Here’s the “scheme.” Under federal law, lenders cannot enforce a “Due On Sale” clause in certain types of, but not all, loans secured by mortgage on residential real property containing less than five dwelling units, if the “triggering” transfer satisfies one of several criteria. In other words, the “Due On Sale” clause in certain types of loans are unenforceable by a lender, under any one of these several statutory circumstances. One transfer which, under federal law, does not “trigger” the “Due On Sale” clause, is a transfer into an inter-vivos trust in which the borrower is and remains a beneficiary and which does not relate to a transfer of rights of occupancy in the property. The theory under this “scheme” is that a transfer to a land trust looks like a transfer into an inter-vivos trust in which the borrower is and remains a beneficiary and which does not relate to a transfer of rights of occupancy in the property. That might be true, if the borrower merely transfers title of real estate to an inter-vivos trust, and the borrower is the sole beneficiary of the trust. However, most real estate investors want asset protection and limited liability. And so, those investors who use land trusts (for anonymity purposes) ordinarily designate their corporation or limited liability company as the beneficiary of the trust, which fails the test described above. If the beneficiary of the trust is a corporation or limited liability company, or anyone other than the borrower, then the “Due On Sale” clause could be enforced.
Most investors would rather have limited liability through the use of a corporation or limited liability company, and are willing to bet that their lender will not foreclose on their mortgage on the slim chance that the lender ever discovers or cares about the borrower’s wise use of a limited liability entity. This author has even witnessed title companies, serving as agents for the lender, record first the mortgage and then the deed transferring title from the borrower to the borrower’s limited liability entity, as part of the loan closing! Banks are not (always) stupid. Banks are aware of the need for their investor-borrowers to protect personal assets and limit liability.
Is it a “triggering” event for an investor to transfer title to a limited liability entity in violation of the “Due On Sale” clause? Probably in most cases.
Do banks care, discover the transfer or act on it? This author has not seen it once, once only then because the investors called and alerted the bank to the transfer.
Avoiding Foreclosure Laws
There is another horrible suggestion by “legal gurus” selling land trust forms that a land trust will enable an investor to sell the beneficiary interests of a land trust on contract, as a substitute for a land contract, and thereby avoid the time-consuming and expensive mortgage foreclosure process. Firstly, it is a hard sale to convince a buyer that the buyer is purchasing a home by purchasing the beneficial interests of a land trust. Try listing that deal on the MLS. Good luck.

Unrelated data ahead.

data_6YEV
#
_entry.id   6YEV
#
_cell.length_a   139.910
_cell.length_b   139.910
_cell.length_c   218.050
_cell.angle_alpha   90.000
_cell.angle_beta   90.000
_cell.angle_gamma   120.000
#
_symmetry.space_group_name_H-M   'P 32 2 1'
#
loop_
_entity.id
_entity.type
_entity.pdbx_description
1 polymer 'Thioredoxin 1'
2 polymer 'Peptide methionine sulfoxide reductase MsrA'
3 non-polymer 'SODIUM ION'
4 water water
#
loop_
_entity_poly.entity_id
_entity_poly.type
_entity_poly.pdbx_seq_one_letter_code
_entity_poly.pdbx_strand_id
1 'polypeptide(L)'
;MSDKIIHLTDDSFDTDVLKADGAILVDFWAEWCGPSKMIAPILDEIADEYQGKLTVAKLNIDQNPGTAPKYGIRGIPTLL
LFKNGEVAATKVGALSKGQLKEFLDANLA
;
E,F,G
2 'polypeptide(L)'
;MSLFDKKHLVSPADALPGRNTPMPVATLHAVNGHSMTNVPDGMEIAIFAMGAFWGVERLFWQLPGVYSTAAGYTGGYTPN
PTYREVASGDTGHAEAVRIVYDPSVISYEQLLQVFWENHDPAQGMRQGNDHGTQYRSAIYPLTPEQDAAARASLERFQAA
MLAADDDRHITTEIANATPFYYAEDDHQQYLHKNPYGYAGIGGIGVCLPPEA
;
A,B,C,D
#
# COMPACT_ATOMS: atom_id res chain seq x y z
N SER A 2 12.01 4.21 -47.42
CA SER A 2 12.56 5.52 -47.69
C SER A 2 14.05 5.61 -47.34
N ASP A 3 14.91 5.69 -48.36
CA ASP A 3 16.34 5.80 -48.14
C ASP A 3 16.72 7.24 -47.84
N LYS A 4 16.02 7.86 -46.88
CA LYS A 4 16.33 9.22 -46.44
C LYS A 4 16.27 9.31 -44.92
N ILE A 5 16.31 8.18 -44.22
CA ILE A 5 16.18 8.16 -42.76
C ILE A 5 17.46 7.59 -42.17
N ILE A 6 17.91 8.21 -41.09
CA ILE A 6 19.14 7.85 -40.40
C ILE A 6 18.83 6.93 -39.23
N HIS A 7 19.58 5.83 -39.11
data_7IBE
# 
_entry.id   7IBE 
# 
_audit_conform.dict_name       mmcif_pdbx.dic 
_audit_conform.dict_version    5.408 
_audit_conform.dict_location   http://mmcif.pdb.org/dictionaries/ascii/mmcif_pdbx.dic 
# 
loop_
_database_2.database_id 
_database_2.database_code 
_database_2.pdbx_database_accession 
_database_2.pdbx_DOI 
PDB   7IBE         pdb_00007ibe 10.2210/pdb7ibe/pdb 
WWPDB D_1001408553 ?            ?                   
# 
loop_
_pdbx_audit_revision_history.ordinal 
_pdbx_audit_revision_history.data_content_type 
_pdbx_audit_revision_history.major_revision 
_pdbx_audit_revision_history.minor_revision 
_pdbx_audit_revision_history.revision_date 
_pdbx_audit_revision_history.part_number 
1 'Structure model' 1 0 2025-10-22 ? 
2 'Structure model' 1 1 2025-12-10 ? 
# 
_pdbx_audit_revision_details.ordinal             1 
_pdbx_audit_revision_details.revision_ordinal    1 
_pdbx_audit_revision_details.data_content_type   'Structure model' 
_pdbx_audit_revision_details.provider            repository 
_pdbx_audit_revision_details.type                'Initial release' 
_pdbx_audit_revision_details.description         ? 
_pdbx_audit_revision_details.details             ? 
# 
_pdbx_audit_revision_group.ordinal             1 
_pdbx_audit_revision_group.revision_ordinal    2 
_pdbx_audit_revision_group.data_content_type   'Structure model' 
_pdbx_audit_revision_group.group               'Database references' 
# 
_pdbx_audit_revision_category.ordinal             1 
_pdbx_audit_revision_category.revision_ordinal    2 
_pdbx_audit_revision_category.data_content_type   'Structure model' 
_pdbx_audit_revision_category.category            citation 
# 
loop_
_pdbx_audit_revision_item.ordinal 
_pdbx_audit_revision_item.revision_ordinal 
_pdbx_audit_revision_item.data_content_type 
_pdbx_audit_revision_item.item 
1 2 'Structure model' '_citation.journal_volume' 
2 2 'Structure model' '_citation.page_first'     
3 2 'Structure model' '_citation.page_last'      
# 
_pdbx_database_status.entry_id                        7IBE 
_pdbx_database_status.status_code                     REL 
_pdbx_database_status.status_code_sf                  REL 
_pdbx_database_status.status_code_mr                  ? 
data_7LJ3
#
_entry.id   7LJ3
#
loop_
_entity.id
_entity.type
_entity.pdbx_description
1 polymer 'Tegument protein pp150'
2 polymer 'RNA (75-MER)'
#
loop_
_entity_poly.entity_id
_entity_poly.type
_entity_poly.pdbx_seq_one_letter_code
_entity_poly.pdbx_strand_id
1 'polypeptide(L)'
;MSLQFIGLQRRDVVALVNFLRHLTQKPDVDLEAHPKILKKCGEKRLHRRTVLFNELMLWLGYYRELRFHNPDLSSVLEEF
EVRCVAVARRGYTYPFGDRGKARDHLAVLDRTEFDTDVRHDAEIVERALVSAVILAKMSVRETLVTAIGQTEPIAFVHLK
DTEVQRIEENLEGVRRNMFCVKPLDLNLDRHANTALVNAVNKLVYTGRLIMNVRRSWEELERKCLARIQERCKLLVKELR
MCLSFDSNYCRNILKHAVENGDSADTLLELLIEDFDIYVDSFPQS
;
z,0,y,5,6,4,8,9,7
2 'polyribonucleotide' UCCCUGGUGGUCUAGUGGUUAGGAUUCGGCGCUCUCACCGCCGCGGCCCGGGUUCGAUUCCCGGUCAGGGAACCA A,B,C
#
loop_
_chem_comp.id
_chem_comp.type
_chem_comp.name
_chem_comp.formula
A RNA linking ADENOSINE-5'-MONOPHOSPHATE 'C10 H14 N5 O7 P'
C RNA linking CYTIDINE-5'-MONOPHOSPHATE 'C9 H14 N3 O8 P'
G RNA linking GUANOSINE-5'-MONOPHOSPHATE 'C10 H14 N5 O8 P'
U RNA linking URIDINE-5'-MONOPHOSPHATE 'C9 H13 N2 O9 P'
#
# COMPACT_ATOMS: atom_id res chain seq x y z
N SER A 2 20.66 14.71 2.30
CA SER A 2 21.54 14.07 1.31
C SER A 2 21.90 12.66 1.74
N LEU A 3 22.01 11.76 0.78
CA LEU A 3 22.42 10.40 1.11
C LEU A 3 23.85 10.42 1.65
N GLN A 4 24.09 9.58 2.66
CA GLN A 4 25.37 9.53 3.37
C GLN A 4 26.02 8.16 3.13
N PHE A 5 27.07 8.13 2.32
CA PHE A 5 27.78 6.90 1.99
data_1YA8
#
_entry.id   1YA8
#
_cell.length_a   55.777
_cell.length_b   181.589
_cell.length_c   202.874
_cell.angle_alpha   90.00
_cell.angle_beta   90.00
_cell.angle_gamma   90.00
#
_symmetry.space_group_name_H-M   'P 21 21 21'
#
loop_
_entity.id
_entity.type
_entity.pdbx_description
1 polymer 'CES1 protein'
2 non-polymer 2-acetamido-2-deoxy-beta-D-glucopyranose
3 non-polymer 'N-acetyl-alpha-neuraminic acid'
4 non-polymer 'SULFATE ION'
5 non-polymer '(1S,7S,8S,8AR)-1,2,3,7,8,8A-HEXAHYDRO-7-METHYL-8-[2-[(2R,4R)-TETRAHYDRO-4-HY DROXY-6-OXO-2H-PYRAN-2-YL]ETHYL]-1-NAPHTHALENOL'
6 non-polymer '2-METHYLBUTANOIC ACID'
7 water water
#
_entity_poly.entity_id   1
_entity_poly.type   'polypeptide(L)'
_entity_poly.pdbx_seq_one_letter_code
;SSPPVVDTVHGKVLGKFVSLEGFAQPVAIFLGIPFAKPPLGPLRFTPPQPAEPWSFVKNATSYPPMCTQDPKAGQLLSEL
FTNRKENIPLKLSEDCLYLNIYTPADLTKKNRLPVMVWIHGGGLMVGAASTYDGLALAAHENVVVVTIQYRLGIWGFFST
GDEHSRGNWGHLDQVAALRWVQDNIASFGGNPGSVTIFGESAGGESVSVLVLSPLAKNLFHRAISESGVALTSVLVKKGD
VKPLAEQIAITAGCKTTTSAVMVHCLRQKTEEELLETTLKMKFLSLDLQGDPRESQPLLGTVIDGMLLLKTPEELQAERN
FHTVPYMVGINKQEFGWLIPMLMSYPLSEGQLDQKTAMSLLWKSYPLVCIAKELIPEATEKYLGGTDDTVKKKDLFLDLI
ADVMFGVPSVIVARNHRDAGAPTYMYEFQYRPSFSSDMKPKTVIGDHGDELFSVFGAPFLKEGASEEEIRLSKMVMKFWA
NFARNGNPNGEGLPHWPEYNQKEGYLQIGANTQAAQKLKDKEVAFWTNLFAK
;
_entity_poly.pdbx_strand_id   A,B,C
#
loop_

I have litigated real estate matters for 30 years. I assure every reader that most, and probably every, judge in Indiana will treat an installment of the beneficiary interests of a land trust as the purchase of real property subject to the equitable powers of the court. I seriously doubt that many courts will allow forfeiture or ejectment of a “land contract” purchaser, who is purchasing the beneficiary interests of a land trust. That transaction will be recharacterized by the courts as a land contract, and thus subject to the mortgage foreclosure statutes.
A land trust is not an inter-vivos (living) or testamentary trust. A land trust does not serve the same purposes of a true estate planning trust. Land trust are typically shorter, address a single parcel of real property, and do not contemplate all of the complexity of a standard inter-vivos (living) or testamentary trust. It is just bad planning to use a land trust as an important part of an estate plan. The proper approach is to use a last will with a testamentary trust or a living trust as your estate planning tools.
What State Law Applies?
As a final note, please remember that trust documents, leases, lease applications and other forms may be lawful in Georgia or Ohio or Florida or other states, but somehow violative of Indiana law. Your legal documents should conform to state and local law, and it is always dangerous to use a generic form marketed and sold to real estate investors all across the country. No single form fits every landlord, every investor or every property, and that is particularly true when using forms drafted or used in other states governed by other laws. Find a lawyer who understands